Trust Exercise is ostensibly the story of artistic, talented high school students and the performing arts school where they all come together, Citywide Academy for the Performing Arts (CAPA). We do not know exactly where the school is located, other than in a hot southern city. The group of students that is the focus of this story are not ordinary high schoolers, if there is such a thing. “They were all children who had previously failed to fit in, or had failed, to the point of acute misery, to feel satisfied, and they had seized on creative impulse in the hope of salvation.” This is the baseline for the story.
The story revolves around 15 year olds Sarah and David, whose romantic relationship is intense and strong…until it isn’t. And then the story focuses on the failure of that love affair. But there are so many other things going on. Mr. Kingsley, their gay beloved theater teacher has them engaging in a variety of trust exercises, including crawling along on the floor in the pitch dark (where maybe trust doesn’t work so well if you are a 15 year old girl), sitting in a circle and speaking the truth about each other, as well as more traditional trust exercises.
Sarah has a best friend Joelle and a distant friend Karen. As the story unfolds and Sarah (who is said to be very beautiful) is grieving over the loss of David, her friends distance themselves from her. There are other characters in the story with various talents both real and imagined.
Sarah has a close relationship with Mr. Kingsley and a distant relationship with her mother. Sarah works early mornings in a bakery to earn money to buy a car. Mr. Kingsley inexplicably calls Sarah’s mother and tells her that Sarah should not be working so hard. Sarah’s mother, whom Sarah treats horribly and who is actually quite sympathetic, agrees but is concerned about the teacher’s intrusion. Mr. Kingsley’s intrusion does not end there and his relationship with Sarah is quite puzzling. Suddenly, the relationship ends.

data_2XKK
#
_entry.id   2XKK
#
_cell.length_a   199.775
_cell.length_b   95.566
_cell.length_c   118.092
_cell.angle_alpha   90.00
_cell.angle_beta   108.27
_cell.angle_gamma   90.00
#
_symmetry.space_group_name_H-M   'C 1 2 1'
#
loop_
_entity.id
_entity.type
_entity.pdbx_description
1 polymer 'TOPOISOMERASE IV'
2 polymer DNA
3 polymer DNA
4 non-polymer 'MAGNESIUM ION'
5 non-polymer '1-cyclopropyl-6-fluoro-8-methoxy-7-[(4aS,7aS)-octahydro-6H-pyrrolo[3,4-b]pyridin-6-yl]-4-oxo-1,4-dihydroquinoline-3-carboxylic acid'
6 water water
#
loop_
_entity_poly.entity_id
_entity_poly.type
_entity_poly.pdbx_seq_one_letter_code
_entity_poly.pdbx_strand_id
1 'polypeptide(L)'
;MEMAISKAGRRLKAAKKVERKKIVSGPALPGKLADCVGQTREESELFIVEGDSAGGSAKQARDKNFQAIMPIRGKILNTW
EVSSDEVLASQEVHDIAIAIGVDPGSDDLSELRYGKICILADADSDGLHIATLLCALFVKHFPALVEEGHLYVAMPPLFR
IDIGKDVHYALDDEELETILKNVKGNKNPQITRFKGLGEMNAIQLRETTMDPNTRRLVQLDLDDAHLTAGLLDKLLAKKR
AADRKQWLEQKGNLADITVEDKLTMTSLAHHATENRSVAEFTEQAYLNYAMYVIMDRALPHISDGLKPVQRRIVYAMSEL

A significant part of the story involves a British performing troupe from a high school in Bournemouth that comes to visit and to perform what turns out to be a borderline pornographic version of Candide. The troupe includes two older men, one a teacher and the other a performer and a number of male and female students. The members of the troupe stay in the student’s homes and there are a lot of parties. Everyone seems to pair off for the visit including the two older men, with long term consequences.
The book is broken into three parts, each part bringing new meaning and perspective to the section before it. The last two parts deal with some of the characters many years after high school graduation. We learn what the first part of the book meant, how high school affected them and their ongoing heartbreaks and successes. The book is actually quite sobering about the long term impacts of high school life and sexual abuse from teachers and trusted advisors.
Despite the disturbing themes of the book, it is brilliantly conceived and written. It won the 2019 National Book Award and is an excellent, if not slightly dark, read. You can reserve the novel at the Cuyahoga County Public Library by clicking here.